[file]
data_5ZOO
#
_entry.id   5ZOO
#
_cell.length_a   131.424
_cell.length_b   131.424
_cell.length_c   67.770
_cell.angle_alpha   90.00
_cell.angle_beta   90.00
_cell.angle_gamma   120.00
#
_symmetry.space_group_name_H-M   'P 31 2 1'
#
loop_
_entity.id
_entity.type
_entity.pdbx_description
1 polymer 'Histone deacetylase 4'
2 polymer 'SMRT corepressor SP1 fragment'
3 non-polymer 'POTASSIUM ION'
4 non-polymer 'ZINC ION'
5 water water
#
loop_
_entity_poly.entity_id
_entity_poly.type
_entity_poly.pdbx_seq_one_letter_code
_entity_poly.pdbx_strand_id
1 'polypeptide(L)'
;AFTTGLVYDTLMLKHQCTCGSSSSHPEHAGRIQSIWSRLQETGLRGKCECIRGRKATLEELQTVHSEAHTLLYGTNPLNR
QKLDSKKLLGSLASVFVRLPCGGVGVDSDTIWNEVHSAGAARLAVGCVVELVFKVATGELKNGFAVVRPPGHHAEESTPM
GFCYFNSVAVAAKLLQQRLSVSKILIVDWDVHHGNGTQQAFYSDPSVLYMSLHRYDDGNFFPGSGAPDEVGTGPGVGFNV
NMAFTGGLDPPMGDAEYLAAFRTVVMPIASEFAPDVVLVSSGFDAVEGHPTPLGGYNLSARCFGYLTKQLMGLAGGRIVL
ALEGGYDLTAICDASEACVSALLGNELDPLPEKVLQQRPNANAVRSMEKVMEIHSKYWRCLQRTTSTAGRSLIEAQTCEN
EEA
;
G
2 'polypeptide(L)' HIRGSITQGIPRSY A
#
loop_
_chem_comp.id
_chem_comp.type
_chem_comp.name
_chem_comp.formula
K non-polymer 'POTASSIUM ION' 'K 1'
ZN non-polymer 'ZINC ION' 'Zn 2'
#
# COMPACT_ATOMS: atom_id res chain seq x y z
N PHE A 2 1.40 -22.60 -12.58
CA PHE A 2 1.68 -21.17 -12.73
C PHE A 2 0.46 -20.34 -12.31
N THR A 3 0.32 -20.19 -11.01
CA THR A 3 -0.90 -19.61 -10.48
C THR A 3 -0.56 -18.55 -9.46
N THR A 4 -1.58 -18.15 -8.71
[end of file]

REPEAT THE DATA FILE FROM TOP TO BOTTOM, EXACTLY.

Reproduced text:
data_5ZOO
#
_entry.id   5ZOO
#
_cell.length_a   131.424
_cell.length_b   131.424
_cell.length_c   67.770
_cell.angle_alpha   90.00
_cell.angle_beta   90.00
_cell.angle_gamma   120.00
#
_symmetry.space_group_name_H-M   'P 31 2 1'
#
loop_
_entity.id
_entity.type
_entity.pdbx_description
1 polymer 'Histone deacetylase 4'
2 polymer 'SMRT corepressor SP1 fragment'
3 non-polymer 'POTASSIUM ION'
4 non-polymer 'ZINC ION'
5 water water
#
loop_
_entity_poly.entity_id
_entity_poly.type
_entity_poly.pdbx_seq_one_letter_code
_entity_poly.pdbx_strand_id
1 'polypeptide(L)'
;AFTTGLVYDTLMLKHQCTCGSSSSHPEHAGRIQSIWSRLQETGLRGKCECIRGRKATLEELQTVHSEAHTLLYGTNPLNR
QKLDSKKLLGSLASVFVRLPCGGVGVDSDTIWNEVHSAGAARLAVGCVVELVFKVATGELKNGFAVVRPPGHHAEESTPM
GFCYFNSVAVAAKLLQQRLSVSKILIVDWDVHHGNGTQQAFYSDPSVLYMSLHRYDDGNFFPGSGAPDEVGTGPGVGFNV
NMAFTGGLDPPMGDAEYLAAFRTVVMPIASEFAPDVVLVSSGFDAVEGHPTPLGGYNLSARCFGYLTKQLMGLAGGRIVL
ALEGGYDLTAICDASEACVSALLGNELDPLPEKVLQQRPNANAVRSMEKVMEIHSKYWRCLQRTTSTAGRSLIEAQTCEN
EEA
;
G
2 'polypeptide(L)' HIRGSITQGIPRSY A
#
loop_
_chem_comp.id
_chem_comp.type
_chem_comp.name
_chem_comp.formula
K non-polymer 'POTASSIUM ION' 'K 1'
ZN non-polymer 'ZINC ION' 'Zn 2'
#
# COMPACT_ATOMS: atom_id res chain seq x y z
N PHE A 2 1.40 -22.60 -12.58
CA PHE A 2 1.68 -21.17 -12.73
C PHE A 2 0.46 -20.34 -12.31
N THR A 3 0.32 -20.19 -11.01
CA THR A 3 -0.90 -19.61 -10.48
C THR A 3 -0.56 -18.55 -9.46
N THR A 4 -1.58 -18.15 -8.71